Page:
Hopefully the complete 93 mile Lamoille Valley Railtrail will be totally completed in a few years, along with the existing 26 mile Mississiquoi RT, northern Vermont will offer some great rail-trails!
It is a little short at 1.4 miles but a nice trail. If you are a flat lander like me, the hills can be a little bit of a challenge but not bad.
This trail was amazingly beautiful. My family and I kept stopping to take in the scenery. The nice volunteer at the ferry on the end stated it was 4miles from Airport Park- where we started to the end where you catch the bike ferry- for a nominal cost, which we chose not to as it was only 1 more paved mile on south hero island then all road- we had children in a trailer and it wasn’t for us to continue. Some spots on the trail had good washout and was marked w/ caution cones and even some areas were one way accessible at a time to opposing traffic. Everyone we encountered were all courteous to this and we had no issues in waiting or riding on. There was some hills leaving Airport Park and a marked rd crossing but again no issues. As well it was packed dirt and some grass areas. This trail is heavily traveled with foot traffic as well and many ppl walking dogs too. Well worth a visit. The playground at airport park was fun and the bathrooms were open too so that was good. Our trip was the second weekend in June. The weather had a nice breeze and sun all day but in that area it is still considered out of season till end of June
I rode the trail last weekend via a loop utilizing routes 2 and 127. I parked in Niquette Bay State Park and rode a clockwise loop, meeting the trail at Leddy Park- about 35 miles in all.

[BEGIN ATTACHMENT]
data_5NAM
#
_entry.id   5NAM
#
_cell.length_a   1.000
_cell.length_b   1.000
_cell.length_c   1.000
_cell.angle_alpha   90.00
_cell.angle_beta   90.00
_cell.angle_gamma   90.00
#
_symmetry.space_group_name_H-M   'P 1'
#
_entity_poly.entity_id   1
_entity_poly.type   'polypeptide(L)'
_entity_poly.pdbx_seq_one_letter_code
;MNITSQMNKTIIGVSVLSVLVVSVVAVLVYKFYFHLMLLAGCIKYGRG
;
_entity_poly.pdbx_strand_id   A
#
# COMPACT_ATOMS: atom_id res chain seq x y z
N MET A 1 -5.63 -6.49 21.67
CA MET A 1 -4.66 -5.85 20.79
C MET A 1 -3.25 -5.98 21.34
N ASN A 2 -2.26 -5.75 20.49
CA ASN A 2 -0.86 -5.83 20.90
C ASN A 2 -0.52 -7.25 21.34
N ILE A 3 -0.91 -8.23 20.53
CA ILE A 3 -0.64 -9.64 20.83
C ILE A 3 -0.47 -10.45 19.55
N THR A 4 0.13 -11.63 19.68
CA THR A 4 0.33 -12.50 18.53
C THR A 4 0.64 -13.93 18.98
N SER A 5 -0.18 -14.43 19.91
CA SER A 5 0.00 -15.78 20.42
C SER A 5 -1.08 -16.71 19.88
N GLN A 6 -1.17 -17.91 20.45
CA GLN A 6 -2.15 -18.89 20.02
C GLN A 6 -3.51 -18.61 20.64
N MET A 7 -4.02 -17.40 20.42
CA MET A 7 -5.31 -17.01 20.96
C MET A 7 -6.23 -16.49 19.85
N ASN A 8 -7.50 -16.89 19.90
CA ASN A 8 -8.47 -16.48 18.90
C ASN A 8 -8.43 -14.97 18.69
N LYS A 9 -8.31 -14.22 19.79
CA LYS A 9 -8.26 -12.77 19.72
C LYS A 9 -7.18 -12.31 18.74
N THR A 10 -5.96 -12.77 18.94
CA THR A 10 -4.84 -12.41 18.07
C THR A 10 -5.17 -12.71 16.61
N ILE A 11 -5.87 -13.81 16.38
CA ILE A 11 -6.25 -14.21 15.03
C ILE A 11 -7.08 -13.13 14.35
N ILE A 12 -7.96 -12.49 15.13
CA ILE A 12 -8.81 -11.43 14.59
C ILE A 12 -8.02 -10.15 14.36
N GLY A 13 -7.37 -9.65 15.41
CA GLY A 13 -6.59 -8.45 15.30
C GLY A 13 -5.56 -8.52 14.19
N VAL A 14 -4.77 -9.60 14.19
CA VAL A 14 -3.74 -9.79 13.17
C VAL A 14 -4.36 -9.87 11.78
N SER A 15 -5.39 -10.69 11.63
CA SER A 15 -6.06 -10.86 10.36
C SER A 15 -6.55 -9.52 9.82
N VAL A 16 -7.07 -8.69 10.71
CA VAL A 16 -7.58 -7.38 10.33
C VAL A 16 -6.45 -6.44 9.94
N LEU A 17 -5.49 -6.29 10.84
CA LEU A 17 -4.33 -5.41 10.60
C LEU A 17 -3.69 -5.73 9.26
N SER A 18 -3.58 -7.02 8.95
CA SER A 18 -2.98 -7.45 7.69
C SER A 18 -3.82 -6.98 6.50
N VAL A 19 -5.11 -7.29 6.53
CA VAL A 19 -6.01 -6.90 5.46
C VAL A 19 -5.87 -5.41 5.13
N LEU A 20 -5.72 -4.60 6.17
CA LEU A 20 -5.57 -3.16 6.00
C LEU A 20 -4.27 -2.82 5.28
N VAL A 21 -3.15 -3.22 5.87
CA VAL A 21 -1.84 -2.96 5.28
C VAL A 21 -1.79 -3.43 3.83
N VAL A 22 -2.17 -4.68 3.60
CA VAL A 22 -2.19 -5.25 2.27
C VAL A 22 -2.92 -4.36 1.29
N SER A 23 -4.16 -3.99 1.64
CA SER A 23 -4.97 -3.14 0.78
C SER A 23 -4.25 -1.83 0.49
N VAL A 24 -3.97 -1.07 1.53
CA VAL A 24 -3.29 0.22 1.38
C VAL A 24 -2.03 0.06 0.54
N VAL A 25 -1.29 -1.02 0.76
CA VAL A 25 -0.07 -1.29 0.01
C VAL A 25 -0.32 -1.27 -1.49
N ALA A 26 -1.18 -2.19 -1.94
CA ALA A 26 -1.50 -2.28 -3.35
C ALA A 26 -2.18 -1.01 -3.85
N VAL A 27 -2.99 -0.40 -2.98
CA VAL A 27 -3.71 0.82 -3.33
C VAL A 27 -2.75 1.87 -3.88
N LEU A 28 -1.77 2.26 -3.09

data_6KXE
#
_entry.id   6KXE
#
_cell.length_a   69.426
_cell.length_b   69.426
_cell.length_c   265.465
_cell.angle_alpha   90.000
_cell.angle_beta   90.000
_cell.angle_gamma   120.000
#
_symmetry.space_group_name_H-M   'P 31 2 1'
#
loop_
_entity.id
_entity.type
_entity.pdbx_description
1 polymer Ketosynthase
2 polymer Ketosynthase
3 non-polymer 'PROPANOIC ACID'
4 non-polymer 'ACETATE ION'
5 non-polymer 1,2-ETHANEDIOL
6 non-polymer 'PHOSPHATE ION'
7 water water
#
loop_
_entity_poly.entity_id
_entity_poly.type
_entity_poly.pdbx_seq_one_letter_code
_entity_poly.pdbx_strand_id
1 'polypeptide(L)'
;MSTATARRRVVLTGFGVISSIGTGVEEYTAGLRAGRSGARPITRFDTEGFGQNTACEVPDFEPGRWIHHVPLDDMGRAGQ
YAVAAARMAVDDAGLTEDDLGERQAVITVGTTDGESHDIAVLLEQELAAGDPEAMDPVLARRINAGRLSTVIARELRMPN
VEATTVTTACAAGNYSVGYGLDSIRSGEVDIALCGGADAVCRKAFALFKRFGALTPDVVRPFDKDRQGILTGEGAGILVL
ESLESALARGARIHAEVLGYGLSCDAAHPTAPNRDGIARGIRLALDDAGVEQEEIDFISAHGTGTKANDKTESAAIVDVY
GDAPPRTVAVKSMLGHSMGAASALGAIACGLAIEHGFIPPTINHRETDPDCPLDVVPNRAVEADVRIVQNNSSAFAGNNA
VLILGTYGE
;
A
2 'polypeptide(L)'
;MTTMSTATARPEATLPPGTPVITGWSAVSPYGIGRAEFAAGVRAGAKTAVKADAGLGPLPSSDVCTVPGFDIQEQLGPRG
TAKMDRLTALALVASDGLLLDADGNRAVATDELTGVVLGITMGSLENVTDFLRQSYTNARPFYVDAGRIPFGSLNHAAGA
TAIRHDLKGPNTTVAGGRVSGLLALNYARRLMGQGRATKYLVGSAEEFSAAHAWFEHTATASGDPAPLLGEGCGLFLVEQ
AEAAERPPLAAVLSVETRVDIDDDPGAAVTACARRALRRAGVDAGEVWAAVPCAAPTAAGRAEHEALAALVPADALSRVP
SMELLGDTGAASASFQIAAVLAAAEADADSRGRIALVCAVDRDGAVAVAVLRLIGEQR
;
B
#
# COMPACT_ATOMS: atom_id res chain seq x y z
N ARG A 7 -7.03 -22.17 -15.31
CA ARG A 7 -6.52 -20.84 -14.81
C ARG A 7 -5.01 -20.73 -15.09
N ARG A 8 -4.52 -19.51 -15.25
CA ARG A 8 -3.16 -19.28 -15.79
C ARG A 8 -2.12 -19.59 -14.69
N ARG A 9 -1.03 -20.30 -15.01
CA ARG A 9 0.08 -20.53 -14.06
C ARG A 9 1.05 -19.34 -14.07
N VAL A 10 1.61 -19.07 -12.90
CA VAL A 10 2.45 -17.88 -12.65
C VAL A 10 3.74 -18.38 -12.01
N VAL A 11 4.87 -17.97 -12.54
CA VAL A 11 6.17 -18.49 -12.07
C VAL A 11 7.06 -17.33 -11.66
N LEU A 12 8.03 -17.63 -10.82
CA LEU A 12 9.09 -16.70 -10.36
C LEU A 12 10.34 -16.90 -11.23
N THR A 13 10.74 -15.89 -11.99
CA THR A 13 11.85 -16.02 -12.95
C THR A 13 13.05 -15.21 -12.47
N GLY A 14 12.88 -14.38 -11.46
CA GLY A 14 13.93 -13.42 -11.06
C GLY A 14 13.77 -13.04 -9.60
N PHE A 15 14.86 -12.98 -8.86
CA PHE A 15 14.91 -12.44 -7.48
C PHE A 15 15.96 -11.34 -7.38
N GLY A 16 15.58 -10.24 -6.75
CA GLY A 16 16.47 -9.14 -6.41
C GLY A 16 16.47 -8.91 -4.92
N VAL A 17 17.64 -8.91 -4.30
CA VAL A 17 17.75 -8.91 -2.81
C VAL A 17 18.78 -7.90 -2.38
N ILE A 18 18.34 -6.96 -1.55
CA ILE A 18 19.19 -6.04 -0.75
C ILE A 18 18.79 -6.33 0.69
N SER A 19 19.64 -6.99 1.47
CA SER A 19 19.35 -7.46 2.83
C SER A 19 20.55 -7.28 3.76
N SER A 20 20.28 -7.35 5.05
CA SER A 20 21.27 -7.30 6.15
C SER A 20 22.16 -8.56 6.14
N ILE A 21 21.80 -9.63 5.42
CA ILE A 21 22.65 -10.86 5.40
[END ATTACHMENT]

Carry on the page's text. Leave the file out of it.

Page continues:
The paved portion of the trail north of Burlington is excellent and suitable for any bike type.
The causeway is a wonderful ride but due to loose stone and gravel not suitable for a road bike. I struggled in parts on my cyclocross bike. It can be especially tricky when there are wobbly riders coming in the other direction as the causeway can be pretty narrow in spots.
The ferry operates Friday- Sunday at this time of year (check the website) and was $8 for a one way trip.
I intended to check out Sand Bar State Park on the way back but it was closed due to high water in Lake Champlain!
This is the most beautiful and unique trail in the world. The conditions are perfect for biking as well as walking. The short ferry ride only adds its charming. I just cannot say more how much I like it. Don't miss it.
I did this in the summer of 2018. as others have mentioned, quite rough in spots. quite wet in spots. and sandy, i hate sandy.
could be a nice trail but as it is, i wouldn't recommend it for bikes, even a mountain bike. also, beware of the dogs.
with the exception of the Northern Rail Trail, New Hampshire needs to step up their game regarding their rail trails.
We started our ride at the Hannah Duston parking lot in Boscawen. The RTC map takes you to where the ride starts but not the parking area. The parking area is shortly after you get off I-93. It's a Park and Ride lot. There are good signs to indicate which way the ride starts. It starts 0.5 miles down the street. The first mile or so is out in the open. After that, it goes into a shaded area. At this time of year, the mosquitoes are plentiful and ready to bite. The surface of the trail is crushed gravel and easily ridden with a hybrid or mountain bike. Sadly, we had to cut our ride short after about 5 miles due to a bike malfunction. We plan to go back and give it another try. An additional point of interest is the monument to Hannah Duston, which is located to the left of the trailhead kiosk, across a little bridge. It sits on the banks of the Merrimack River.
The first section of the Mascoma River Greenway - which was a section of the Northern Railroad - open in 2018 from High St. in downtown Lebanon westerly two miles to Glen Rd. in West Lebanon. Surface is 12-foot wide pavement. The MRG is not a continuation of the Northern Rail Trail, but the distance between on local streets is very short.